Inland Waterways Bill gets a green signal

This is a development which may have skipped the attention of many within the tourism and travel cir​cles, or its singificance may have got overlooked​. Nonetheless, it is quite significant in its own way. After the nod from the Lok Sabha during the winter session last year, the upper hous​e, ​early this month​,​ gave ​a ​green signal to Inland Waterways Bill, 2015 which paves the way for the creation of 106 inland waterways in the country.

Going by the words of an expert, ​i​nland ​w​aterways in the country today stand in the same state where Indian Railways was in 1850’s. That succinctly sums up the gap and also the opportunity. As a mode to carry freight and passengers, the waterways in ​India ​have ​remained​ largely untapped, certain pockets of excellence (e.g., Kerala) notwithstanding. Th​is​ development is clearly epic-scale in nature for the promise it holds – it is not talking about the mere execution of a mega infrastructure project but opening up a new mode of transportation (of all kinds) altogether adding up to the air, railways and sea related infrastructure base which the country has built over the decades.

The ​indications from government quarters ​suggest that it is meant to ignite river-based  economy and, therefore, turning the new waterways into non-freight hubs also ​a​s a critical element of the overall development plan. Promoting river-based travel and tourism activities is clearly a part of this agenda. In fact, much before this bill became a reality, a back-end co-ordinated research exercise was undertaken (supervised by Inland Waterways Authority of India) within the government quarters involving Union Tourism Ministry and its state counterparts and a tentative plan has already been formulated to link many religious destinations in the country with river ways. ​State governments are expected to take care of basic amenities around the terminals while the authority will ensure water draft maintenance and other facilities meant to keep the operations intact.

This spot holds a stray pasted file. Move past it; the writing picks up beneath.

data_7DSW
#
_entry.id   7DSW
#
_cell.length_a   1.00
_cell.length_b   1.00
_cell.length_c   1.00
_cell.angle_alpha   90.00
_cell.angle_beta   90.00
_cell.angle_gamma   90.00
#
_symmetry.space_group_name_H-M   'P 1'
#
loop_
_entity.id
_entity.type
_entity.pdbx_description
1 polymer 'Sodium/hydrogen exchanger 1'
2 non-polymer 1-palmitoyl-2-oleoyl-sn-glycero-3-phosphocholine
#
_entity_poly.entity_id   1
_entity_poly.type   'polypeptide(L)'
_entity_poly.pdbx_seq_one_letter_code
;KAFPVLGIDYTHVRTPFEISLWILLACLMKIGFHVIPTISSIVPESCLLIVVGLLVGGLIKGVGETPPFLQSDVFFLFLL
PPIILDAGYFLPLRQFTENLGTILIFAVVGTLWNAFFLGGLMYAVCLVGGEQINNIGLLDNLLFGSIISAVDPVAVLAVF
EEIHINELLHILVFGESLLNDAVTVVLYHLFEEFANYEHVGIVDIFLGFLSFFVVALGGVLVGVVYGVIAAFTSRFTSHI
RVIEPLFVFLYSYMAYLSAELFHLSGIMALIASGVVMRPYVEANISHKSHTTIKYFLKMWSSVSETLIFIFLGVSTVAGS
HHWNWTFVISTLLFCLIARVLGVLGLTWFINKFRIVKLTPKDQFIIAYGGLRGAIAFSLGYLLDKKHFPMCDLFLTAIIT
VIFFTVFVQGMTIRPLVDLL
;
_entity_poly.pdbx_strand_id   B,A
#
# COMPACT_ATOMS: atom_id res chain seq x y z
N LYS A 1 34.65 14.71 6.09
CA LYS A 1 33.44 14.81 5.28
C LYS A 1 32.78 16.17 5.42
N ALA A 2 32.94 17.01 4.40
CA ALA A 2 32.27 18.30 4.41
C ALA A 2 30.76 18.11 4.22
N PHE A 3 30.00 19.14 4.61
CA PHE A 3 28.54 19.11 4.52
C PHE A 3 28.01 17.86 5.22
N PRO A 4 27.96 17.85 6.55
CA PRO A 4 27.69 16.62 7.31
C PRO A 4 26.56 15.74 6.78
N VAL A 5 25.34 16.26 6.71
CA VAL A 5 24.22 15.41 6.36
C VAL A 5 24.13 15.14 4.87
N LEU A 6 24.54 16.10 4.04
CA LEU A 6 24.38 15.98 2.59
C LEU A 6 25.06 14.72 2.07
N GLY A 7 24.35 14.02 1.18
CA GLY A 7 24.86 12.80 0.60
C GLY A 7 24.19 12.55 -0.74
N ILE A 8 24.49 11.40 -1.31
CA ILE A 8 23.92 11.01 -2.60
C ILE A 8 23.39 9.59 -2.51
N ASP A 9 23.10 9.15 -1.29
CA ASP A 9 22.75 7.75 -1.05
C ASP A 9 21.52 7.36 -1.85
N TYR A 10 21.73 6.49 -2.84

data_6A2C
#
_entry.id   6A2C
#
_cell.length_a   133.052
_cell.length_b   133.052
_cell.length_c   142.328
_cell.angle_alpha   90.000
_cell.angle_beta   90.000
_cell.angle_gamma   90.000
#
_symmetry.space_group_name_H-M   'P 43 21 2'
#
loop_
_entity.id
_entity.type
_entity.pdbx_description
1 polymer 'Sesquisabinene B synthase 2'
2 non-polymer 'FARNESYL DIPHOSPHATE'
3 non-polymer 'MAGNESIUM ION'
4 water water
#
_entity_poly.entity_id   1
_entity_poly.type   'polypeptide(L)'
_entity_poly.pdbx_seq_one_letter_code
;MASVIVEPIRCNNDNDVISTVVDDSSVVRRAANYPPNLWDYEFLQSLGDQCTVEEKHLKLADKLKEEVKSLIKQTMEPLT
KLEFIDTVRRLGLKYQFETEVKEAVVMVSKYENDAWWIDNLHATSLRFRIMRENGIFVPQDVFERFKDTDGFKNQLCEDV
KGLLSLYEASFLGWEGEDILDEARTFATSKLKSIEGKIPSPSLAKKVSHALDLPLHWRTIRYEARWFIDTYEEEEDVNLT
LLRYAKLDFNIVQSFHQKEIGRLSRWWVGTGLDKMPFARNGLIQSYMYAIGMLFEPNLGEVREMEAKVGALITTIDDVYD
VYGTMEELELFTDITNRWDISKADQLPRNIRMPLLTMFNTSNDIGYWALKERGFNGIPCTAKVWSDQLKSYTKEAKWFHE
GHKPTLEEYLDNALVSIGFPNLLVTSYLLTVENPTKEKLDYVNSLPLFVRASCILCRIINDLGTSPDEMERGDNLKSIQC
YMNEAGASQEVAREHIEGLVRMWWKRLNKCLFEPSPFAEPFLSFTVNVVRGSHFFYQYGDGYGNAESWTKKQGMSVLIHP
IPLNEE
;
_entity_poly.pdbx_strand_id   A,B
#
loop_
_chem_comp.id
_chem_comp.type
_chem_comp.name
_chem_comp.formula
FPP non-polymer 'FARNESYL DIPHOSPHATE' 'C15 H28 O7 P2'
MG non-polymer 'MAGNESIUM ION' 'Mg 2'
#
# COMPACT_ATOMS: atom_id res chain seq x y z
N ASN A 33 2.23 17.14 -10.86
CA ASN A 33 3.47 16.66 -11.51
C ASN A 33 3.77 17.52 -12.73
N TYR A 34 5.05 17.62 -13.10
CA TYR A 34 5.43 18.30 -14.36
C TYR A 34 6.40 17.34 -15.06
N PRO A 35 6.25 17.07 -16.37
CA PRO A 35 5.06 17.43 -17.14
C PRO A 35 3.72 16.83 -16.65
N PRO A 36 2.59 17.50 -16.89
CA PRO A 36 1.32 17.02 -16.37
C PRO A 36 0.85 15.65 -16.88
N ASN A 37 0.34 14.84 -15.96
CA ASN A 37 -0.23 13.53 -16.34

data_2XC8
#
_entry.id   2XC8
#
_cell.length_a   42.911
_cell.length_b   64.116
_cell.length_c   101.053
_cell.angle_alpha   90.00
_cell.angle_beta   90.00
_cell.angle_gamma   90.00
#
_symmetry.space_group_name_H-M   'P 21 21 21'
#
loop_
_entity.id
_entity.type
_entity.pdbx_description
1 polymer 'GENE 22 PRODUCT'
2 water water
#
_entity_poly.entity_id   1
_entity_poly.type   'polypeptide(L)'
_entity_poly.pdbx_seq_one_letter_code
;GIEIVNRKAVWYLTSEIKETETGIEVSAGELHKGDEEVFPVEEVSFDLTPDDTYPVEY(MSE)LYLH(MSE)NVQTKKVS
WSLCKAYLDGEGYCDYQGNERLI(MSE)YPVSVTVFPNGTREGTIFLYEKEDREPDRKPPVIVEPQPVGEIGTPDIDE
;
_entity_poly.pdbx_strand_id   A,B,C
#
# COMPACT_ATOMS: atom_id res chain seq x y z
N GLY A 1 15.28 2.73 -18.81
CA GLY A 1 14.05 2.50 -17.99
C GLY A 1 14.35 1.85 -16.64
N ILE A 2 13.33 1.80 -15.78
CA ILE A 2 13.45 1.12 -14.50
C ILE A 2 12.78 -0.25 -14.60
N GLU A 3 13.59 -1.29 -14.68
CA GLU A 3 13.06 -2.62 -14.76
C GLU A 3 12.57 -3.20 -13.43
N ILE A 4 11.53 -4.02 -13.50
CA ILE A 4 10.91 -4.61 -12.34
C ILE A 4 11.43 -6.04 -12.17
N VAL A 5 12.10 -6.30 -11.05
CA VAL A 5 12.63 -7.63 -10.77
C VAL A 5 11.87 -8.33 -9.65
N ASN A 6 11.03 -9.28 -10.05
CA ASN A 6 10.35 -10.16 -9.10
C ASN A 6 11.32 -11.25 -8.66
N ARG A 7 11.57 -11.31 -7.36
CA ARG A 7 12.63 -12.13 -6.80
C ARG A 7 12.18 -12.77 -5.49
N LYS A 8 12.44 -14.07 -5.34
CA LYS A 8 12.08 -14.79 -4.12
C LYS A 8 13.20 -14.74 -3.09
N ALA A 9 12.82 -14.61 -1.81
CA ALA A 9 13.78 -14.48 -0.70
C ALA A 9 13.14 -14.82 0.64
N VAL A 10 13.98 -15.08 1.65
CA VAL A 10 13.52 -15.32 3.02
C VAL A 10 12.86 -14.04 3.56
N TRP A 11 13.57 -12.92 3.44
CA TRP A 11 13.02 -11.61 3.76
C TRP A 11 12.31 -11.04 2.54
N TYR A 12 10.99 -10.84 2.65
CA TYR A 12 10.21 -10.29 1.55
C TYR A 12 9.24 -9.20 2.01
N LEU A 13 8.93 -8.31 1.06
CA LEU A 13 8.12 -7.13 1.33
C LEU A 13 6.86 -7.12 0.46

In terms of facilitation of passengers, the authority is also looking at creating short connecting points within some of the largest locations in the country where river flows in the middle of the city. For example, in Kolkatta, it is examining the options to create mini-stations at some critical points on the beds of Hoogly river which will shorten the travel distance within the city. Needless to say, such developments are bound to help all kinds of travellers including tourists.

European examples, where river waterways are formidable mode of transportation, clearly testify that tourism is a major beneficiary of such​ an​ infrastructure asset. Not surprising, they have so much to offer in cruise tourism and water-based adventure activities. With the decks cleared for Inland Waterways Bill, we can now look forward to emulate those examples – not merely as wishful thinking but as doable goals.

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